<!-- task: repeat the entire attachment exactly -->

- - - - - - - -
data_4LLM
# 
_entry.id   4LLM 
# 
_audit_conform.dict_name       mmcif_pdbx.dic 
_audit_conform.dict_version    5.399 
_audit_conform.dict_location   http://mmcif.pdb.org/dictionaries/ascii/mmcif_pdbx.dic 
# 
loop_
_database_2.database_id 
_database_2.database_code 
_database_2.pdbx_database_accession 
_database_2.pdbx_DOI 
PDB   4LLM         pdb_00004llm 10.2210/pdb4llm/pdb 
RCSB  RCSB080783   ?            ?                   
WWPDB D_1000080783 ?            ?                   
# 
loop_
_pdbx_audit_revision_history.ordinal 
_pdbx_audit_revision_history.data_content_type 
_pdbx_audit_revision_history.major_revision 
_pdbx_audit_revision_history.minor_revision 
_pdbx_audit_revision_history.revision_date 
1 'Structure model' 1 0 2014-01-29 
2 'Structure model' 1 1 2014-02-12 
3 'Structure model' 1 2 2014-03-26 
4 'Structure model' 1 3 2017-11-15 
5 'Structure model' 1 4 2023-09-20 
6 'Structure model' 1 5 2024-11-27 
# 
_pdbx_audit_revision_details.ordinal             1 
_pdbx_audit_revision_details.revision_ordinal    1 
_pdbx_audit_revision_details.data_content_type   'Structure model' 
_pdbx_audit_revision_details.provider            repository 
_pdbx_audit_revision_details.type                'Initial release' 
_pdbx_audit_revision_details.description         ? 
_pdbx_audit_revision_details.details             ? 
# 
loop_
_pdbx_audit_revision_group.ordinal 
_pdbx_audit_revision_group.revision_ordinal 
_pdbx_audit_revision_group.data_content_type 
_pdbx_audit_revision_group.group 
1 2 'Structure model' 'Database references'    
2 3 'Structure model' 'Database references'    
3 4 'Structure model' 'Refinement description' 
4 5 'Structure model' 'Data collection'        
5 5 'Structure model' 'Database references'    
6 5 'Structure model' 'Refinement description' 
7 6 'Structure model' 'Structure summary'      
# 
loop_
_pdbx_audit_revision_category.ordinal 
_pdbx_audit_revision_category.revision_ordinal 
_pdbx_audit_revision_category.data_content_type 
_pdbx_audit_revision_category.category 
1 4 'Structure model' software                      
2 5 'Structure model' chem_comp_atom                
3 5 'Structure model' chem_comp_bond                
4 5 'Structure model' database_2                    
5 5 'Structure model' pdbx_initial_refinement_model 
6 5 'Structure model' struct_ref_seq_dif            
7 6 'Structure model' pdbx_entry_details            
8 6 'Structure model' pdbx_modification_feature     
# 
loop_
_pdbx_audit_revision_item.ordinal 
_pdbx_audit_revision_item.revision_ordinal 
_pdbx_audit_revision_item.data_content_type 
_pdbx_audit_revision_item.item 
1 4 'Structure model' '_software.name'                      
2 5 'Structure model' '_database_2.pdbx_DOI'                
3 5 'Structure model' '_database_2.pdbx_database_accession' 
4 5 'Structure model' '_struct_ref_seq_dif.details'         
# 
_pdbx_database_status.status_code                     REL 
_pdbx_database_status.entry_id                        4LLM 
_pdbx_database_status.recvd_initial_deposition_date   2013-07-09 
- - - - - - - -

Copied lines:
data_4LLM
# 
_entry.id   4LLM 
# 
_audit_conform.dict_name       mmcif_pdbx.dic 
_audit_conform.dict_version    5.399 
_audit_conform.dict_location   http://mmcif.pdb.org/dictionaries/ascii/mmcif_pdbx.dic 
# 
loop_
_database_2.database_id 
_database_2.database_code 
_database_2.pdbx_database_accession 
_database_2.pdbx_DOI 
PDB   4LLM         pdb_00004llm 10.2210/pdb4llm/pdb 
RCSB  RCSB080783   ?            ?                   
WWPDB D_1000080783 ?            ?                   
# 
loop_
_pdbx_audit_revision_history.ordinal 
_pdbx_audit_revision_history.data_content_type 
_pdbx_audit_revision_history.major_revision 
_pdbx_audit_revision_history.minor_revision 
_pdbx_audit_revision_history.revision_date 
1 'Structure model' 1 0 2014-01-29 
2 'Structure model' 1 1 2014-02-12 
3 'Structure model' 1 2 2014-03-26 
4 'Structure model' 1 3 2017-11-15 
5 'Structure model' 1 4 2023-09-20 
6 'Structure model' 1 5 2024-11-27 
# 
_pdbx_audit_revision_details.ordinal             1 
_pdbx_audit_revision_details.revision_ordinal    1 
_pdbx_audit_revision_details.data_content_type   'Structure model' 
_pdbx_audit_revision_details.provider            repository 
_pdbx_audit_revision_details.type                'Initial release' 
_pdbx_audit_revision_details.description         ? 
_pdbx_audit_revision_details.details             ? 
# 
loop_
_pdbx_audit_revision_group.ordinal 
_pdbx_audit_revision_group.revision_ordinal 
_pdbx_audit_revision_group.data_content_type 
_pdbx_audit_revision_group.group 
1 2 'Structure model' 'Database references'    
2 3 'Structure model' 'Database references'    
3 4 'Structure model' 'Refinement description' 
4 5 'Structure model' 'Data collection'        
5 5 'Structure model' 'Database references'    
6 5 'Structure model' 'Refinement description' 
7 6 'Structure model' 'Structure summary'      
# 
loop_
_pdbx_audit_revision_category.ordinal 
_pdbx_audit_revision_category.revision_ordinal 
_pdbx_audit_revision_category.data_content_type 
_pdbx_audit_revision_category.category 
1 4 'Structure model' software                      
2 5 'Structure model' chem_comp_atom                
3 5 'Structure model' chem_comp_bond                
4 5 'Structure model' database_2                    
5 5 'Structure model' pdbx_initial_refinement_model 
6 5 'Structure model' struct_ref_seq_dif            
7 6 'Structure model' pdbx_entry_details            
8 6 'Structure model' pdbx_modification_feature     
# 
loop_
_pdbx_audit_revision_item.ordinal 
_pdbx_audit_revision_item.revision_ordinal 
_pdbx_audit_revision_item.data_content_type 
_pdbx_audit_revision_item.item 
1 4 'Structure model' '_software.name'                      
2 5 'Structure model' '_database_2.pdbx_DOI'                
3 5 'Structure model' '_database_2.pdbx_database_accession' 
4 5 'Structure model' '_struct_ref_seq_dif.details'         
# 
_pdbx_database_status.status_code                     REL 
_pdbx_database_status.entry_id                        4LLM 
_pdbx_database_status.recvd_initial_deposition_date   2013-07-09 